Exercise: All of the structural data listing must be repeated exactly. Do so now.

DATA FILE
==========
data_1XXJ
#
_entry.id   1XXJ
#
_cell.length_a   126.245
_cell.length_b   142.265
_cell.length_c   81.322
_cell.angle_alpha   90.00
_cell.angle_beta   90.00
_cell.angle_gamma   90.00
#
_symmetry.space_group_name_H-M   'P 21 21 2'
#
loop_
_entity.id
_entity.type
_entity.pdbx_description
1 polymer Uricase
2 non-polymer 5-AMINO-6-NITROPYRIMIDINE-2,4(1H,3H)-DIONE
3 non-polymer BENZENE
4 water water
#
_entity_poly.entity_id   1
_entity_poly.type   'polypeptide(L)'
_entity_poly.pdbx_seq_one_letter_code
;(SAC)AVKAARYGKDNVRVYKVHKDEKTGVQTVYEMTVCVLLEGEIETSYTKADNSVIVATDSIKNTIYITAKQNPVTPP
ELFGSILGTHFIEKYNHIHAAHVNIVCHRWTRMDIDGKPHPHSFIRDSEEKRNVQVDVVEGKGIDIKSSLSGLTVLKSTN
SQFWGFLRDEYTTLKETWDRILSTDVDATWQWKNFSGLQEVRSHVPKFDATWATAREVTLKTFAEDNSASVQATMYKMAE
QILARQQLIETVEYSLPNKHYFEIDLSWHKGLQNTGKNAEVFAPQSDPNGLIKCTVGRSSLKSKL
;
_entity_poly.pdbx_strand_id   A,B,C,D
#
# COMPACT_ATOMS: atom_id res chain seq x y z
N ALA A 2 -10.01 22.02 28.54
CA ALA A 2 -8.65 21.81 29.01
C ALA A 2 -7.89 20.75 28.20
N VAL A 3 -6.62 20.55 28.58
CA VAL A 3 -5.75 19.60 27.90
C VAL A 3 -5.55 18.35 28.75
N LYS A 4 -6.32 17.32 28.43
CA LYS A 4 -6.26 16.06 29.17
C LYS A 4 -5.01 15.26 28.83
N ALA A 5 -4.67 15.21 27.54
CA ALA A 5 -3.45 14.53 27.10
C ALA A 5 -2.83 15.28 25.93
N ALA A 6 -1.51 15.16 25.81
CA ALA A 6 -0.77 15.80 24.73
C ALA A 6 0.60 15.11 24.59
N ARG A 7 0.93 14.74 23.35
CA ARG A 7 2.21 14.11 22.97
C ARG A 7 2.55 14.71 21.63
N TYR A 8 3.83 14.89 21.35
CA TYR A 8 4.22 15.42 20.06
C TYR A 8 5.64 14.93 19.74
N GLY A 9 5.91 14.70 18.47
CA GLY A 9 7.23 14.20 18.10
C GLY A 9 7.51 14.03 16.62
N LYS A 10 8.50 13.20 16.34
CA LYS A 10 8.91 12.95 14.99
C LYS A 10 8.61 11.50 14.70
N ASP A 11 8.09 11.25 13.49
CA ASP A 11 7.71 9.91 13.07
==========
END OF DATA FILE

data_1XXJ
#
_entry.id   1XXJ
#
_cell.length_a   126.245
_cell.length_b   142.265
_cell.length_c   81.322
_cell.angle_alpha   90.00
_cell.angle_beta   90.00
_cell.angle_gamma   90.00
#
_symmetry.space_group_name_H-M   'P 21 21 2'
#
loop_
_entity.id
_entity.type
_entity.pdbx_description
1 polymer Uricase
2 non-polymer 5-AMINO-6-NITROPYRIMIDINE-2,4(1H,3H)-DIONE
3 non-polymer BENZENE
4 water water
#
_entity_poly.entity_id   1
_entity_poly.type   'polypeptide(L)'
_entity_poly.pdbx_seq_one_letter_code
;(SAC)AVKAARYGKDNVRVYKVHKDEKTGVQTVYEMTVCVLLEGEIETSYTKADNSVIVATDSIKNTIYITAKQNPVTPP
ELFGSILGTHFIEKYNHIHAAHVNIVCHRWTRMDIDGKPHPHSFIRDSEEKRNVQVDVVEGKGIDIKSSLSGLTVLKSTN
SQFWGFLRDEYTTLKETWDRILSTDVDATWQWKNFSGLQEVRSHVPKFDATWATAREVTLKTFAEDNSASVQATMYKMAE
QILARQQLIETVEYSLPNKHYFEIDLSWHKGLQNTGKNAEVFAPQSDPNGLIKCTVGRSSLKSKL
;
_entity_poly.pdbx_strand_id   A,B,C,D
#
# COMPACT_ATOMS: atom_id res chain seq x y z
N ALA A 2 -10.01 22.02 28.54
CA ALA A 2 -8.65 21.81 29.01
C ALA A 2 -7.89 20.75 28.20
N VAL A 3 -6.62 20.55 28.58
CA VAL A 3 -5.75 19.60 27.90
C VAL A 3 -5.55 18.35 28.75
N LYS A 4 -6.32 17.32 28.43
CA LYS A 4 -6.26 16.06 29.17
C LYS A 4 -5.01 15.26 28.83
N ALA A 5 -4.67 15.21 27.54
CA ALA A 5 -3.45 14.53 27.10
C ALA A 5 -2.83 15.28 25.93
N ALA A 6 -1.51 15.16 25.81
CA ALA A 6 -0.77 15.80 24.73
C ALA A 6 0.60 15.11 24.59
N ARG A 7 0.93 14.74 23.35
CA ARG A 7 2.21 14.11 22.97
C ARG A 7 2.55 14.71 21.63
N TYR A 8 3.83 14.89 21.35
CA TYR A 8 4.22 15.42 20.06
C TYR A 8 5.64 14.93 19.74
N GLY A 9 5.91 14.70 18.47
CA GLY A 9 7.23 14.20 18.10
C GLY A 9 7.51 14.03 16.62
N LYS A 10 8.50 13.20 16.34
CA LYS A 10 8.91 12.95 14.99
C LYS A 10 8.61 11.50 14.70
N ASP A 11 8.09 11.25 13.49
CA ASP A 11 7.71 9.91 13.07